Hilary has tried to escape the less palatable aspects of the progressive image with typically Clintonian triangulation; unfortunately, she cannot triangulate the unfeminine vibe she gives off on TV. She is caught between two possible negative media portrayals -- the first as extreme leftist (as she was portrayed during the health care fiasco in the early 90s) if she displays her passion, and the second as cold opportunist if she withholds it. In other words, she cannot appeal to less progressive voters without seeming dishonest; being a woman is part of that conundrum.

Obama is in the opposite situation. Many Americans would love to prove that they are not racist if given the chance ("I'm not a racist, I have plenty of black friends ... and I voted for Obama!).

Hence that Obama is black helps him as much as it hurts him. Al Sharpton and Jesse Jackson are not adequate objects for assuaging white guilt, because they are much rougher around the edges than Obama (something Biden was trying to get at in his ill-advised remarks about Obama being "clean-cut" and "articulate").

In fact, Obama's superb demeanor will be far more of a factor than the fact that he is a progressive -- many Americans are more sensitive to (and more confident in their judgment of) character than issues.

After their experience with Bush, Americans are looking for a candidate who exudes sanity. (Is "it's the sanity, stupid" a possible slogan?). It's not a high standard: please, just don't be crazy. Obama possesses this un-crazy quality in much greater quantity than any other candidate in the Democratic or Republican field. It's part of his sincere, calm, and charismatic demeanor. That he is an African American with these qualities makes him a more, not less, formidable candidate.

Friday, April 13, 2007


“I now direct you to agree to a proposal which includes the following terms and conditions,” Mr. Wolfowitz wrote. “You should accept immediately her offer to be detailed to an outside institution of her choosing while retaining bank salary and benefits.”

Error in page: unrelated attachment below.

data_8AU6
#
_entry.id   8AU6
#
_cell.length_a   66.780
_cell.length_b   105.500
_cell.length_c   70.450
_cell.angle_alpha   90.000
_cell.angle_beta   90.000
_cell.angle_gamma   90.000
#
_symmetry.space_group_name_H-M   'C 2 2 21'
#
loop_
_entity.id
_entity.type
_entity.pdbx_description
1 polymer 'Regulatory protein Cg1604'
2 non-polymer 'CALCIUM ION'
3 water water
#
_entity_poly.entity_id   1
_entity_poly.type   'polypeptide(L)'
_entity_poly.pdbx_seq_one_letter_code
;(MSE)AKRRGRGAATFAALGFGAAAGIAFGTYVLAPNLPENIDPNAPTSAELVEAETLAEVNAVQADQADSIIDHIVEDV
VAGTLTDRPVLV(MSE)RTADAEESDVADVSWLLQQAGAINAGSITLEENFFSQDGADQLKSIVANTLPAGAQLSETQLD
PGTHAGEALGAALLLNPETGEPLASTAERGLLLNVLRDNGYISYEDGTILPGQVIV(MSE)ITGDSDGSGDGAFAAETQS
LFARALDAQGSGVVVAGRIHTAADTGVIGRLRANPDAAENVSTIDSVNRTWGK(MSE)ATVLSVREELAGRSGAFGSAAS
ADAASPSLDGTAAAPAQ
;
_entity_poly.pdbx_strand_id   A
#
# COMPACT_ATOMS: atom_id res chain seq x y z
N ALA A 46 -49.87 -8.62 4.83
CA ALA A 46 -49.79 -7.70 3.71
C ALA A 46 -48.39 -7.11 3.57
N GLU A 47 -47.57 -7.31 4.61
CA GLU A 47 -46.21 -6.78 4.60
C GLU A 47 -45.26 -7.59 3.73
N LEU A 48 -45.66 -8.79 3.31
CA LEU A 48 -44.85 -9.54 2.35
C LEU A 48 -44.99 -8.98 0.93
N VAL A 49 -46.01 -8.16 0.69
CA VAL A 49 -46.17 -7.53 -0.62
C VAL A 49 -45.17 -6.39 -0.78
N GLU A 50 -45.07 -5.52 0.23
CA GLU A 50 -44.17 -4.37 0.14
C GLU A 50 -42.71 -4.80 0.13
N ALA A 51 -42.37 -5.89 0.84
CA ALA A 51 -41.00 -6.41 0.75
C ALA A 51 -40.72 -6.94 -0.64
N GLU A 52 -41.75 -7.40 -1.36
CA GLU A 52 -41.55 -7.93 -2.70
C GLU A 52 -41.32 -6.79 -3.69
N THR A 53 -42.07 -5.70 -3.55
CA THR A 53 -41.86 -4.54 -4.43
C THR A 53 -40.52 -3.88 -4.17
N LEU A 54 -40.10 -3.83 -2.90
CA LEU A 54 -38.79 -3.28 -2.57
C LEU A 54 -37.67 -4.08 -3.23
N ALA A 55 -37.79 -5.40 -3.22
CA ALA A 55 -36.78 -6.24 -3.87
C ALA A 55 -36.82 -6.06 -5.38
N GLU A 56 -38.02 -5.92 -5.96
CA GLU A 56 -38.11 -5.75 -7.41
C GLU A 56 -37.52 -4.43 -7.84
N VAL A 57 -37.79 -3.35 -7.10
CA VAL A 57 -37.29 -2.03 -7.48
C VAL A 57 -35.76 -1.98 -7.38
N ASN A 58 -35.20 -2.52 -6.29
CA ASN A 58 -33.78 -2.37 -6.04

Tuesday, April 10, 2007

Thinking about going to see "T...

Thinking about going to see "The Hoax"

Friday, April 6, 2007

The British Soldiers

Here's their account:


I think the incident is at a fundamental level much more embarrassing to the Iranians, because it shows the disorganization of their government and how certain renegade military elements have powers that transcend government policy considerations; and because their violation of the Geneva conventions should be a source of shame.

Again, the propaganda videos were simply creepy; it is scary that the right wing of the United States and Britain take Iranian propaganda more to heart (by blaming the obviously coerced soldiers and trying to guess whether they look tortured enough to be complying with the Iranians) than the fact that the Iranians violated the Geneva conventions in coercing the British soldiers and putting them on camera.

That's because the right wing don't themselves take these conventions seriously themselves; they are more concerned with humiliating the enemy and making sure the enemy doesn't humiliate us; but of course, the premise of this humiliation is the value of might over right -- you can't be humiliated by the tactics the Iranians used here unless at some level you admire their power.

Friday, March 30, 2007

Brooks: Is it Safe? ("Security Leads to Freedom")